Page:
Labours Southern Problem


Tomorrow Labour will announce the winner of their leadership election, and our last poll showed David and Ed Miliband neck and neck amongst the electoral college. Ed Miliband had a small lead, but it was well within the margin of error and the result could easily go either way.

Whichever brother does emerge triumphant on Saturday, they have challenging job ahead of them. The Labour party can probably look forward to some positive poll ratings as the coalition announce their detailled cuts later this year, however our polling for the Fabian Society and Policy Network also reveals some of the problems Labour face.

So close and yet so far?

YouGov asked which groups in society people thought Labour and Conservatives were close to or distant from. The Labour party were seen as being closest to the trade unions, benefit claimants and immigrants - hardly election winning associations. 57% see Labour as close to the working class and 54% to people in Scotland and the North, but only 35% see them as close to the middle classes, 32% to people in the South and 31% to homeowners.

In contrast 72% see the Conservatives as close to people in the South, 68% to the middle class and 57% to homeowners, though less positively for the Conservatives they are still seen as closest to the rich, and unsurprisingly trail far behind Labour in being seen as close to the working class or those in the North and Scotland.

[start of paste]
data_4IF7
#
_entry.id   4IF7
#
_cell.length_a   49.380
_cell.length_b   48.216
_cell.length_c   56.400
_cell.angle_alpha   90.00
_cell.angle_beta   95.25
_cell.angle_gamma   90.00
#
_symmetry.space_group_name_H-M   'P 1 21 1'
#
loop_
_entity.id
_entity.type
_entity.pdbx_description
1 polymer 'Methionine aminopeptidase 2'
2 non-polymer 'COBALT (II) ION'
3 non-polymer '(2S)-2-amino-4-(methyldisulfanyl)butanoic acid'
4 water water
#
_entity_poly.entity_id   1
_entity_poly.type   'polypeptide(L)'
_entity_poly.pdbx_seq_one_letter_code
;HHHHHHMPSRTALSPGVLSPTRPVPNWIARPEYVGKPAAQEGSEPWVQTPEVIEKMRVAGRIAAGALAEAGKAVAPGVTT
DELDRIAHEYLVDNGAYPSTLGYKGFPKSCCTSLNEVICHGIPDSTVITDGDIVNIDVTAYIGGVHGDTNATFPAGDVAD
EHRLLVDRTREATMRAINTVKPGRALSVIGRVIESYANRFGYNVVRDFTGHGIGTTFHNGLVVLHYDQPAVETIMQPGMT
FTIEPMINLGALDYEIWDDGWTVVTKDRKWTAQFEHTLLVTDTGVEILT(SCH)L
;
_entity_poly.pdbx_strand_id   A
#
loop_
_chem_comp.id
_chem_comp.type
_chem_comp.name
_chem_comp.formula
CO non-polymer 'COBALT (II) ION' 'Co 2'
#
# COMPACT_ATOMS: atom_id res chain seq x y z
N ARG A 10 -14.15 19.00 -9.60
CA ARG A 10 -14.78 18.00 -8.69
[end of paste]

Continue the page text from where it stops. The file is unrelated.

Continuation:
Issues to address

It may be comforting for Labour to think this is the normal situation, that Labour and the Conservatives are normally seen as working class and middle class respectively, but when YouGov asked a similar question about Labour in 2007 the party were seen as closer to professional and business people than to the working class and the poor. Crudely put, Britain is increasingly Southern and middle class; for Labour to win they need to appeal to southern, middle class voters as well as their traditional working class supporters.

Labour will also need to address government spending and the deficit. If the coalition's cuts prove disastrous for the economy or public services Labour may well win by default whatever the new leader does. If not, then Labour may have to come to terms with the public perception that they spent too much and wasted too much money in office. Asked about public spending under the last Labour government, 77% think a lot or most of the extra money was wasted, only 47% think that the extra money significantly improved public services.

Once the Coalition Government's cuts start to bite Labour can probably look forward to big leads in mid-terms polls, but underneath that our poll suggests image problems the new leader will need to address.

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